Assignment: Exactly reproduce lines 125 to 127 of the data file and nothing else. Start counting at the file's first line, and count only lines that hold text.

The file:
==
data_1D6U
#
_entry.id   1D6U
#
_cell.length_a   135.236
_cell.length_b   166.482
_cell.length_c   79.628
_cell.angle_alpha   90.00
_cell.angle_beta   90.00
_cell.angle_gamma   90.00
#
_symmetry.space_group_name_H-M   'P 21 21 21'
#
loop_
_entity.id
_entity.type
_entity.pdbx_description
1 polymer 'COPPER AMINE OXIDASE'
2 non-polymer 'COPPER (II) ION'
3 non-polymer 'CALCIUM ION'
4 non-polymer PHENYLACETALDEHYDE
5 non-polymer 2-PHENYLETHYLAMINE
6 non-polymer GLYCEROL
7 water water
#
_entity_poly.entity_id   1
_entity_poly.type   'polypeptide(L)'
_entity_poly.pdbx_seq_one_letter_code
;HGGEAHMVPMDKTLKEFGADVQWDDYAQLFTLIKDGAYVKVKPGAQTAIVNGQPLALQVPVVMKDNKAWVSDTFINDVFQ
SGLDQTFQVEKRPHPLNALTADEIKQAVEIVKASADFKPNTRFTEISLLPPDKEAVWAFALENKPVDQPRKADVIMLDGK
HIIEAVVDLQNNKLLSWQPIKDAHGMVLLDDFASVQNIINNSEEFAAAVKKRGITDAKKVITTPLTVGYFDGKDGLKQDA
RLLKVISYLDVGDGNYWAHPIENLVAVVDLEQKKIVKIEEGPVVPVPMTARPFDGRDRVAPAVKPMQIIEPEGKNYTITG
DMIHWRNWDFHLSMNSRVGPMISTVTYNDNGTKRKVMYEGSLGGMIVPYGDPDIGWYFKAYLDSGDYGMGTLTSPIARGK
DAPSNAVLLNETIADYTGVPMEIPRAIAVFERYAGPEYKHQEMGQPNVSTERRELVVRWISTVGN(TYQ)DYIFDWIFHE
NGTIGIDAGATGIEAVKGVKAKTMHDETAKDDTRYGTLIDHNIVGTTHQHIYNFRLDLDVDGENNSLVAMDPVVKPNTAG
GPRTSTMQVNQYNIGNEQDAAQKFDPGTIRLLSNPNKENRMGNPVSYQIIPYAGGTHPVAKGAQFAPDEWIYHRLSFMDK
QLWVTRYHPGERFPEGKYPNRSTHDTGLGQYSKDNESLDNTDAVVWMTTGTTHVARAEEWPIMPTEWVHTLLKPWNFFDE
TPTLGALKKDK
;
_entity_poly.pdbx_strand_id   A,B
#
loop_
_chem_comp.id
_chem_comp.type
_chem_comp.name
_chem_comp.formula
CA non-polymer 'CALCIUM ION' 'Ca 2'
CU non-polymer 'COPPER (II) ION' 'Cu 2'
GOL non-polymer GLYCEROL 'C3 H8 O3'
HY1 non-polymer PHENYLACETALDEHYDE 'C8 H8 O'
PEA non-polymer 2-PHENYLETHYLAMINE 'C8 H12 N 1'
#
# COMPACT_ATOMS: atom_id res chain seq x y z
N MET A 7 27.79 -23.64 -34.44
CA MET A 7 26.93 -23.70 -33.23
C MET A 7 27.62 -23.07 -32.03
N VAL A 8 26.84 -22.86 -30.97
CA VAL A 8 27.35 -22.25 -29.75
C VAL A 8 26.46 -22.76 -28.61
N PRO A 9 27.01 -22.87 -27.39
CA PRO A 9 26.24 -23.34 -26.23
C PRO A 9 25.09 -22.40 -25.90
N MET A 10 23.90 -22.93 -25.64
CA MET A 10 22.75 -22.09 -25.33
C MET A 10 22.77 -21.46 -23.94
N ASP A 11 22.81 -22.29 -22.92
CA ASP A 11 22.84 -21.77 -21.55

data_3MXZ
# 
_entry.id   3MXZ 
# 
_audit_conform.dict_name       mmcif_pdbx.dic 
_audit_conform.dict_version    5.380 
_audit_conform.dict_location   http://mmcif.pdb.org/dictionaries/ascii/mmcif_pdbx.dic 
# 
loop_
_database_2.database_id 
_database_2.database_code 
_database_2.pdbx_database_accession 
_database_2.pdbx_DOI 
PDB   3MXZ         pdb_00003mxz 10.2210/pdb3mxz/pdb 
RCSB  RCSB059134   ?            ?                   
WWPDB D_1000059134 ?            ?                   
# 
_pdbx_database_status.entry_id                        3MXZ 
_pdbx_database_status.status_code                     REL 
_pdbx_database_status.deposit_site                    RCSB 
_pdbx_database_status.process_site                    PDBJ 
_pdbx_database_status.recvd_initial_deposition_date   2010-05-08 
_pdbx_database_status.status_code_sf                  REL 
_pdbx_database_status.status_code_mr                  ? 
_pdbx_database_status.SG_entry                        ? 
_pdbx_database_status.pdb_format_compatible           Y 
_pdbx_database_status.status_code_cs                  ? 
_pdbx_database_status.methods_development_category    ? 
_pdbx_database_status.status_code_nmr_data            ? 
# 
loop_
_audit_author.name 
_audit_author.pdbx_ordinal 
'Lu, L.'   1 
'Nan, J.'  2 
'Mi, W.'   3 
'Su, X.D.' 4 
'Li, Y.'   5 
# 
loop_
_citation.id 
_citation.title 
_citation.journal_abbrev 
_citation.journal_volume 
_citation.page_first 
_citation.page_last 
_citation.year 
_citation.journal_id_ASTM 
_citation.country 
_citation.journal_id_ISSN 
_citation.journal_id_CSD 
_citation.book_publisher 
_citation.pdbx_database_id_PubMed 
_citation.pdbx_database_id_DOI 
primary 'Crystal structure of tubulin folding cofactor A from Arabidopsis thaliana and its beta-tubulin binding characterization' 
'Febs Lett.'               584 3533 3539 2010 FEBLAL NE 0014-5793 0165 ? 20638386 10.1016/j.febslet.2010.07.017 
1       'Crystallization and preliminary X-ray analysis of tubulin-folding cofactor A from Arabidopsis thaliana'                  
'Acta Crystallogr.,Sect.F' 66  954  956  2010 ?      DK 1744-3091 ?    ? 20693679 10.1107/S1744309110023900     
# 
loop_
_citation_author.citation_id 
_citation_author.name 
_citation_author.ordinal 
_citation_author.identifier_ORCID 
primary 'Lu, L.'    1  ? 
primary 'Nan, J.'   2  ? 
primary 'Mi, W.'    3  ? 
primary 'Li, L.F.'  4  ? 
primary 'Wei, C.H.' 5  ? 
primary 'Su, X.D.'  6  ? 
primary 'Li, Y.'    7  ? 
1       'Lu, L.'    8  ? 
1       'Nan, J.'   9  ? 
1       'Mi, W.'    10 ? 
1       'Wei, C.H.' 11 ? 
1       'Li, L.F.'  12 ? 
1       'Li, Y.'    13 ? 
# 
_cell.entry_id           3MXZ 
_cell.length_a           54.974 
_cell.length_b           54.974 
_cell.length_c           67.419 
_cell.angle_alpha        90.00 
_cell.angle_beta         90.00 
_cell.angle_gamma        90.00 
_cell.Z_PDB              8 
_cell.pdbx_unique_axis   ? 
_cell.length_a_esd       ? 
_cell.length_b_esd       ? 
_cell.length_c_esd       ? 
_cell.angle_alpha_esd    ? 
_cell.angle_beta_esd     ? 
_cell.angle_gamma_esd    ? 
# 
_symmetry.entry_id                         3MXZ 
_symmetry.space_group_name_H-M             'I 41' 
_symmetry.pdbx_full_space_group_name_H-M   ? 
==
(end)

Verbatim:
'Acta Crystallogr.,Sect.F' 66  954  956  2010 ?      DK 1744-3091 ?    ? 20693679 10.1107/S1744309110023900     
# 
loop_